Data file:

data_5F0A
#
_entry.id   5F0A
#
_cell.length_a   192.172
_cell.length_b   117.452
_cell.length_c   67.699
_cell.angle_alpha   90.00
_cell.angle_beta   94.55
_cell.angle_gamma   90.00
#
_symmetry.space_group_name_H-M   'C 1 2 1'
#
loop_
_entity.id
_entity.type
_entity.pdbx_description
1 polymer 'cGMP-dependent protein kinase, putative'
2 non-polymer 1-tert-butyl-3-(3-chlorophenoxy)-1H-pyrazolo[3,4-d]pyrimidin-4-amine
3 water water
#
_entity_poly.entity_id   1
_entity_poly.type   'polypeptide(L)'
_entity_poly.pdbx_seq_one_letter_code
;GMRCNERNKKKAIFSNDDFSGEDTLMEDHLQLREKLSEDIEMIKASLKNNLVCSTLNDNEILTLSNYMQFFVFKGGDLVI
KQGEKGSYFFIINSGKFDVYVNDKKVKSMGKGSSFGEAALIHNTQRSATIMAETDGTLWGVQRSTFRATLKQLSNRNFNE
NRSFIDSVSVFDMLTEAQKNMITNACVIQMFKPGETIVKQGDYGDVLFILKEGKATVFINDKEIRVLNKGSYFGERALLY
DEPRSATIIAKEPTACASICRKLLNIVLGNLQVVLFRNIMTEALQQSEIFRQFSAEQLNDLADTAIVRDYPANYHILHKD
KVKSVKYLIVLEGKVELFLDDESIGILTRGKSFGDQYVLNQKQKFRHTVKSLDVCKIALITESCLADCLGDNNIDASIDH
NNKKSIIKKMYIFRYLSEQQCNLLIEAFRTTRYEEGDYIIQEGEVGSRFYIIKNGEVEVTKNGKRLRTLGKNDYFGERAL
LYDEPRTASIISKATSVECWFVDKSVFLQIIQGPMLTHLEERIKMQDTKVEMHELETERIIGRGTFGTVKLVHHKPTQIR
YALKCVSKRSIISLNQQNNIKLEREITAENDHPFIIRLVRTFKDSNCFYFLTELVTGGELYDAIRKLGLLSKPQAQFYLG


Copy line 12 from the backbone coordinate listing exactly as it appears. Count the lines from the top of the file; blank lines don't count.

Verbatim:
_symmetry.space_group_name_H-M   'C 1 2 1'